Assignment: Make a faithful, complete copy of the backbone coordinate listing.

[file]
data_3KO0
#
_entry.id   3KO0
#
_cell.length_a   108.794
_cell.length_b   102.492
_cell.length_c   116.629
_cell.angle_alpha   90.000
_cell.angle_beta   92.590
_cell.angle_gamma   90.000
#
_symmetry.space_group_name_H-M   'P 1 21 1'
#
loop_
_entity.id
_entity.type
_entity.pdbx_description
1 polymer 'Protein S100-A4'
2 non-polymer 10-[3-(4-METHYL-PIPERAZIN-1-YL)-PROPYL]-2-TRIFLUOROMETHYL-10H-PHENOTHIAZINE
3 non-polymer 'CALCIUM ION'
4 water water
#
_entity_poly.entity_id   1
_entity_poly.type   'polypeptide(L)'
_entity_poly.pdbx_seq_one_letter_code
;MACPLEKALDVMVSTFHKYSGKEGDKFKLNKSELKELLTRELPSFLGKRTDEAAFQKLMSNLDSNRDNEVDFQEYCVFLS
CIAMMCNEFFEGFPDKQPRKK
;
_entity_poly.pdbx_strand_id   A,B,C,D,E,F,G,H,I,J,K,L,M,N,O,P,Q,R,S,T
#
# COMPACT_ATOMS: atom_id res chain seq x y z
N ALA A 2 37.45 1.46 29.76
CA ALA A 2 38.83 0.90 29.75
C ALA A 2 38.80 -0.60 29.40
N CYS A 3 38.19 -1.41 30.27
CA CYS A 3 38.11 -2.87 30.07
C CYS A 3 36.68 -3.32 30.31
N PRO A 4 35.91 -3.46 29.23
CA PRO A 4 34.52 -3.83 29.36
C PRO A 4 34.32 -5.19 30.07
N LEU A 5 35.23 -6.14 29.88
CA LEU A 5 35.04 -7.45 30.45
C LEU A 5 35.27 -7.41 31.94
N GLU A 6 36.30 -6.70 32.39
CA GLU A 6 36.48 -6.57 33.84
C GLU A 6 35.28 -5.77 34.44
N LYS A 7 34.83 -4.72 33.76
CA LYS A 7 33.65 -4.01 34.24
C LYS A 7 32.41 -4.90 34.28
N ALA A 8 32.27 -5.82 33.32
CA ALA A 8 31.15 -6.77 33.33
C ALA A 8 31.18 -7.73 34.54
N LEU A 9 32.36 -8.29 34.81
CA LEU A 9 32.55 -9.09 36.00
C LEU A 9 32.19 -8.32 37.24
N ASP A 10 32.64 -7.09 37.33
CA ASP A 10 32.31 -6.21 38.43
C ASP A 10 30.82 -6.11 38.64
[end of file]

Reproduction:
data_3KO0
#
_entry.id   3KO0
#
_cell.length_a   108.794
_cell.length_b   102.492
_cell.length_c   116.629
_cell.angle_alpha   90.000
_cell.angle_beta   92.590
_cell.angle_gamma   90.000
#
_symmetry.space_group_name_H-M   'P 1 21 1'
#
loop_
_entity.id
_entity.type
_entity.pdbx_description
1 polymer 'Protein S100-A4'
2 non-polymer 10-[3-(4-METHYL-PIPERAZIN-1-YL)-PROPYL]-2-TRIFLUOROMETHYL-10H-PHENOTHIAZINE
3 non-polymer 'CALCIUM ION'
4 water water
#
_entity_poly.entity_id   1
_entity_poly.type   'polypeptide(L)'
_entity_poly.pdbx_seq_one_letter_code
;MACPLEKALDVMVSTFHKYSGKEGDKFKLNKSELKELLTRELPSFLGKRTDEAAFQKLMSNLDSNRDNEVDFQEYCVFLS
CIAMMCNEFFEGFPDKQPRKK
;
_entity_poly.pdbx_strand_id   A,B,C,D,E,F,G,H,I,J,K,L,M,N,O,P,Q,R,S,T
#
# COMPACT_ATOMS: atom_id res chain seq x y z
N ALA A 2 37.45 1.46 29.76
CA ALA A 2 38.83 0.90 29.75
C ALA A 2 38.80 -0.60 29.40
N CYS A 3 38.19 -1.41 30.27
CA CYS A 3 38.11 -2.87 30.07
C CYS A 3 36.68 -3.32 30.31
N PRO A 4 35.91 -3.46 29.23
CA PRO A 4 34.52 -3.83 29.36
C PRO A 4 34.32 -5.19 30.07
N LEU A 5 35.23 -6.14 29.88
CA LEU A 5 35.04 -7.45 30.45
C LEU A 5 35.27 -7.41 31.94
N GLU A 6 36.30 -6.70 32.39
CA GLU A 6 36.48 -6.57 33.84
C GLU A 6 35.28 -5.77 34.44
N LYS A 7 34.83 -4.72 33.76
CA LYS A 7 33.65 -4.01 34.24
C LYS A 7 32.41 -4.90 34.28
N ALA A 8 32.27 -5.82 33.32
CA ALA A 8 31.15 -6.77 33.33
C ALA A 8 31.18 -7.73 34.54
N LEU A 9 32.36 -8.29 34.81
CA LEU A 9 32.55 -9.09 36.00
C LEU A 9 32.19 -8.32 37.24
N ASP A 10 32.64 -7.09 37.33
CA ASP A 10 32.31 -6.21 38.43
C ASP A 10 30.82 -6.11 38.64